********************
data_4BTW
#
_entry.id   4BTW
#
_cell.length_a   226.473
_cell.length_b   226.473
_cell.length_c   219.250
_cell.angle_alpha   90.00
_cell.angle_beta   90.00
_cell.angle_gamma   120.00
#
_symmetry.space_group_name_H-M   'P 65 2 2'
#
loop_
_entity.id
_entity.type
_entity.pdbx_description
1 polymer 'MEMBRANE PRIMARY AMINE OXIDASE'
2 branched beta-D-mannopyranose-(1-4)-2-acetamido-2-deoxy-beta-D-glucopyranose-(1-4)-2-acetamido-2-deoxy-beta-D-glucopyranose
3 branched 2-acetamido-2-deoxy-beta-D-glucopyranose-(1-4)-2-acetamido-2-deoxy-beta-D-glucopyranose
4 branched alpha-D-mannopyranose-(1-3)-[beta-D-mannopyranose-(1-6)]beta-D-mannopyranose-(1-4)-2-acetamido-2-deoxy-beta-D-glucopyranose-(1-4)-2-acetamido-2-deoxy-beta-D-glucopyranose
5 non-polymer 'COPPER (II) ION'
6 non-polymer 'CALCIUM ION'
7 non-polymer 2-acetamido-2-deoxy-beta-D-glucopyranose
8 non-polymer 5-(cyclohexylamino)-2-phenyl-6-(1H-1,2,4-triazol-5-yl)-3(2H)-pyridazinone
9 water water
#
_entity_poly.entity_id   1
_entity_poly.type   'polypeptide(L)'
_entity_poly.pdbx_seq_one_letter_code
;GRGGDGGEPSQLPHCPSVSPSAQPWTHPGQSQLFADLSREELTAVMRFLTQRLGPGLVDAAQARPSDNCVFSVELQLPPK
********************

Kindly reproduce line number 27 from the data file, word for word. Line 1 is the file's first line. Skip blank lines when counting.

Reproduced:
#